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Asset allocation in investment
Asset allocation in investment

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4.2 Changing asset allocation over time

Activity 5 changes in benchmark asset classes over time

Timing: Allow around 30 minutes for this activity.

Check the FTSE/ WMA website [Tip: hold Ctrl and click a link to open it in a new tab. (Hide tip)] and see which asset classes have been added to those shown in Table 1. Compare the equity and bond percentages in model portfolios now with those in Table 1.

Which asset class(es) has(ve) been reduced to allow for the introduction of new asset classes?

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The latest update at the time of writing was for portfolios from June 2015.

You can also access up to date information on FTSE WMA Private investor index series asset allocation.

Table 3: FTSE/WMA model portfolio as at June 2015
Model portfolioConservative (%) Income (%)Balanced (%) Growth(%)Underlying asset index
UK equities193537.540FTSE All-Share
Non-UK equities1117.53037.5FTSE All World. ex-UK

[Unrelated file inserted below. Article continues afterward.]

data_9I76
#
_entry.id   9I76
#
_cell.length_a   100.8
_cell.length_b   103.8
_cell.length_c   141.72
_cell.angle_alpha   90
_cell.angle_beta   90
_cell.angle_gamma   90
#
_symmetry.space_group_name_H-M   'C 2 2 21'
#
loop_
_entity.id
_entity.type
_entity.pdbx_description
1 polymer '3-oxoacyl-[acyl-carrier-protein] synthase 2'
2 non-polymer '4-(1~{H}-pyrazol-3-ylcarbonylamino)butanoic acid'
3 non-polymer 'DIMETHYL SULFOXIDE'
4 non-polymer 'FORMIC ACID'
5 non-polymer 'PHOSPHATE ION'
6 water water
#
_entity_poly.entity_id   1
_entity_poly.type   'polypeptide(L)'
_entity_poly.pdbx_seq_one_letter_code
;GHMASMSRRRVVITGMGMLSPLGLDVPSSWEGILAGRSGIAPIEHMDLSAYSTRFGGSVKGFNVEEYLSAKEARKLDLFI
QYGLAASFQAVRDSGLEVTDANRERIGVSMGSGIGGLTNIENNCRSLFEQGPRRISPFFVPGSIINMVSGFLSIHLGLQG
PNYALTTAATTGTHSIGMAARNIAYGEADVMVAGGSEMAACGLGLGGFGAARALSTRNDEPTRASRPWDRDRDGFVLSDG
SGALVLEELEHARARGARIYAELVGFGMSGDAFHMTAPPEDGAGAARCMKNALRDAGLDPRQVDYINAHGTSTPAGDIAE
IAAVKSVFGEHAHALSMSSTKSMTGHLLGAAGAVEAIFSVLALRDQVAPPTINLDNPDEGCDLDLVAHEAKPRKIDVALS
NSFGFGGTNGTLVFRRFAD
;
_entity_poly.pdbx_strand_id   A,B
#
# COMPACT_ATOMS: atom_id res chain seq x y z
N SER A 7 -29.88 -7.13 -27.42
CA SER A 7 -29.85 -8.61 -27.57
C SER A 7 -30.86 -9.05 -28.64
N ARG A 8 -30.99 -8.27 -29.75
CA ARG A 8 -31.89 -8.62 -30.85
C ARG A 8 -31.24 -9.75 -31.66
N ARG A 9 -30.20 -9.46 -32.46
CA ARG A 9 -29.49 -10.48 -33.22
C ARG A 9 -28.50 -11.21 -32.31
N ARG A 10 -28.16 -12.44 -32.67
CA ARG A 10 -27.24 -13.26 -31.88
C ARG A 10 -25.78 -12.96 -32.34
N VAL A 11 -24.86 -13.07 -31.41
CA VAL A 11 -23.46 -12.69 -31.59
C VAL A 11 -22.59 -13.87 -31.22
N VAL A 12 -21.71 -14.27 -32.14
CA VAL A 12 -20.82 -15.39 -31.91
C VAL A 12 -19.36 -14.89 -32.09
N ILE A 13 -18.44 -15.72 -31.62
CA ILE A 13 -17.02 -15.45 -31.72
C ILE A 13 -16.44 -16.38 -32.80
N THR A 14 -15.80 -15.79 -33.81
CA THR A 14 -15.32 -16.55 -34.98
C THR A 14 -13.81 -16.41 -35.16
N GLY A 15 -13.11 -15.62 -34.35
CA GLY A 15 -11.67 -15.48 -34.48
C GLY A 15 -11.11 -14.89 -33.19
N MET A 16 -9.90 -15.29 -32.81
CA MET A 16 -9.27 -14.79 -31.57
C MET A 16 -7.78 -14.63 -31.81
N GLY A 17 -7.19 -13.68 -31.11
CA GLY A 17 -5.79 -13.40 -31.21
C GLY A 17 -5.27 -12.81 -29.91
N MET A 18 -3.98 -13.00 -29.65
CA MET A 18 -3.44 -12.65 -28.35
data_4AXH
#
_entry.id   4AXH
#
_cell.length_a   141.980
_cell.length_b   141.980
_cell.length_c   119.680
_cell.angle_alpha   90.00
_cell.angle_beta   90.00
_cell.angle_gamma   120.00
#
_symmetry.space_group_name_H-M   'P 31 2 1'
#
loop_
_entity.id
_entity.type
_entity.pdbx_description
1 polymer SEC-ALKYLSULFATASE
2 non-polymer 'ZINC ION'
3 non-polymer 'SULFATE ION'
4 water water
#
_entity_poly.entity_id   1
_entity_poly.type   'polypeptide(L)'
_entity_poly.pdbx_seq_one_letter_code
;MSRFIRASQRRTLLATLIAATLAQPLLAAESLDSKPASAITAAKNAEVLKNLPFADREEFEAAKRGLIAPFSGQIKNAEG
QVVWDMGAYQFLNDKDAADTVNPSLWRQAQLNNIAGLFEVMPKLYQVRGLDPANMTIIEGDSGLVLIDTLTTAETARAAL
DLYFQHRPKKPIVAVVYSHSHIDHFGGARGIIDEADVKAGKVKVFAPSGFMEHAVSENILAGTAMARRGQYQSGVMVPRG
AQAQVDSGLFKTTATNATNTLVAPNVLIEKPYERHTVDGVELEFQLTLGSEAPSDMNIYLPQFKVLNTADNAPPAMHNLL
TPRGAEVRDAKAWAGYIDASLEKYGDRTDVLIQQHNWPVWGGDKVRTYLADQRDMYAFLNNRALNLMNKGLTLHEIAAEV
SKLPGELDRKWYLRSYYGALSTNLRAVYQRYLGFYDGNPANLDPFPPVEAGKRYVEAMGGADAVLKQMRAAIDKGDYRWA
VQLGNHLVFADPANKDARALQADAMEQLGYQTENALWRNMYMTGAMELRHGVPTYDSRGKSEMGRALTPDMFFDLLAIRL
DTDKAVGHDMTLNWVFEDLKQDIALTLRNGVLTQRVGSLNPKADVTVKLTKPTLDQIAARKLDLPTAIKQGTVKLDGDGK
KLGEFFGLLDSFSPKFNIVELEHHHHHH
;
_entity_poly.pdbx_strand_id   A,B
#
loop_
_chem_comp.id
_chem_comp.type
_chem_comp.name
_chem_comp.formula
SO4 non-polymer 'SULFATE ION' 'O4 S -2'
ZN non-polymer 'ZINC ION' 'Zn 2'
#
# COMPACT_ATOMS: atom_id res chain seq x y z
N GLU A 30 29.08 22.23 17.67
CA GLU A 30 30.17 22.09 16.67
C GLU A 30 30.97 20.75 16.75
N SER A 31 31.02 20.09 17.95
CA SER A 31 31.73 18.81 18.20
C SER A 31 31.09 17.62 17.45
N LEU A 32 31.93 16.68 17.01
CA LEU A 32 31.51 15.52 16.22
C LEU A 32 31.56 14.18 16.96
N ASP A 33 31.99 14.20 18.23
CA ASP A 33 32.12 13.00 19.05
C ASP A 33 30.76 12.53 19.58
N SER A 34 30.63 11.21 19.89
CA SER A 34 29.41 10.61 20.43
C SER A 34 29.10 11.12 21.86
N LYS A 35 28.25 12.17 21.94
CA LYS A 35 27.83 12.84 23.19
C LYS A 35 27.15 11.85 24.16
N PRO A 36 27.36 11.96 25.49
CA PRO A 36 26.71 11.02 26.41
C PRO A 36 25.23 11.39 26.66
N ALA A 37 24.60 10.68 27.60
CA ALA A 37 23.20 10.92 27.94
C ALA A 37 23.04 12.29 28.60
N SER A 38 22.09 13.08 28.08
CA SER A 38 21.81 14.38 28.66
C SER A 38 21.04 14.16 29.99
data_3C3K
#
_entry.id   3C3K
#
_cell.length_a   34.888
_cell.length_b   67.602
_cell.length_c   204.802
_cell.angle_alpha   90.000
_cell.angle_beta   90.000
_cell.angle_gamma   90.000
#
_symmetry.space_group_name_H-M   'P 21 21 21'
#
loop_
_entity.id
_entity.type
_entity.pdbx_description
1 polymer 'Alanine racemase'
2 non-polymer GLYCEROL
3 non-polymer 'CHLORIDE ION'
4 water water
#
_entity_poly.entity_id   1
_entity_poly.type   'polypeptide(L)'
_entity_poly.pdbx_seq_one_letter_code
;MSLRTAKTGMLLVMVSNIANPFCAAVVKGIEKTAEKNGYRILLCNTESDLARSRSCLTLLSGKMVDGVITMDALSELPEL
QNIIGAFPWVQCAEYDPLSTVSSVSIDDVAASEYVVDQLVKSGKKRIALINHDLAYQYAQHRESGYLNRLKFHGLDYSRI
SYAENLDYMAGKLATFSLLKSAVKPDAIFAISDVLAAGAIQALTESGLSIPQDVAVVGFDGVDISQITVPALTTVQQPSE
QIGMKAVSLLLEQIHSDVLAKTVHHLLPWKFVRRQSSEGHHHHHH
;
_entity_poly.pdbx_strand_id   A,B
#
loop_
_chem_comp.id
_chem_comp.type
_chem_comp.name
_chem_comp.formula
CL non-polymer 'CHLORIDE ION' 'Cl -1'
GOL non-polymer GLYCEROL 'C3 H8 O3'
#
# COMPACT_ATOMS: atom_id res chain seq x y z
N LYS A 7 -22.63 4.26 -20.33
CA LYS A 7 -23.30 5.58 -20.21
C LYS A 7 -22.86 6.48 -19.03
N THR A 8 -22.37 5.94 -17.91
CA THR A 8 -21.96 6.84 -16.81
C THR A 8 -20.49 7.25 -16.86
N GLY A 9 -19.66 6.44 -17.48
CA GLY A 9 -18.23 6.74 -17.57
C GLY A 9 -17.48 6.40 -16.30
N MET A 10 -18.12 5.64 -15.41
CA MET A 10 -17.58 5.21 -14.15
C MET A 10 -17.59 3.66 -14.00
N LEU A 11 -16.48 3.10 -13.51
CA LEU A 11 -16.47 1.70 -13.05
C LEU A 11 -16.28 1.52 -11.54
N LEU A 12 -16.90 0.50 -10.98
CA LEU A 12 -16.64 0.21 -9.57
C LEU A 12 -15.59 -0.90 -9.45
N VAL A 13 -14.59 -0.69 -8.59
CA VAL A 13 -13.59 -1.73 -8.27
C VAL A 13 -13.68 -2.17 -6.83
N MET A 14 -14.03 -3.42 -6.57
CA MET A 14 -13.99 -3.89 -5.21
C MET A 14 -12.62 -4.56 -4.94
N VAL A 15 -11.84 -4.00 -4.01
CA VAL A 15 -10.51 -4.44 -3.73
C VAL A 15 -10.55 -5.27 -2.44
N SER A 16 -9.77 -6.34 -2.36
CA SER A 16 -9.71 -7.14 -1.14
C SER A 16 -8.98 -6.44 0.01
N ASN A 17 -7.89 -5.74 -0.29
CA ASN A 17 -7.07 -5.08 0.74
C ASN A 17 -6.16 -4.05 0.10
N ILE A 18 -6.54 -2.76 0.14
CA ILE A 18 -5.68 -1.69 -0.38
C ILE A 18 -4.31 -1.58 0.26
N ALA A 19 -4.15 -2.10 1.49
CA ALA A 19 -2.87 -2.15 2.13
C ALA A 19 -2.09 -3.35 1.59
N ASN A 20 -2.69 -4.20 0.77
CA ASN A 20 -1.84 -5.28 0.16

Bonds4532.517.57.5FTSE Gilts All Stocks
Cash 5552.57 day LIBOR-1%
Commercial property5555FTSE All UK Property
Hedge funds/Alternatives15557.5FTSE/APCIMS Hedge (investment trust)

The most recent equity percentages are a maximum of 77.5% for the Growth portfolio compared with a maximum of 85% in 2000. However there is a swing towards non-UK compared to UK equities.

The equivalent figures for bonds/gilts are 45% now and were 40% in 2000. This increase can be explained by the introduction of a new model portfolio, called Conservative, which has almost half its asset allocation in bonds.

A maximum of 20% is invested in alternative asset classes – commercial property, hedge funds/alternatives - but these are used in both the low risk and higher risk portfolios. It is mostly bonds which have been reduced in importance to allow for alternatives. Note that the general term ‘bonds’ is used, rather than the more restrictive term, ‘UK gilts’, so that bonds may include high yield and/or non-UK bonds, which are riskier in sterling terms than gilts. However, the performance benchmark used is still a gilts index.

To summarise, perceptions of which asset classes to include change over time. This is partly to do with supply - for example it was relatively difficult to buy emerging market equities or bonds in the 1980s – and partly to do with demand - hedge funds, for example, can be designed to be uncorrelated with equity markets (although this does not always turn out to be the case in practice) and structured bond products can be designed to offer the particular credit rating sought by the investor.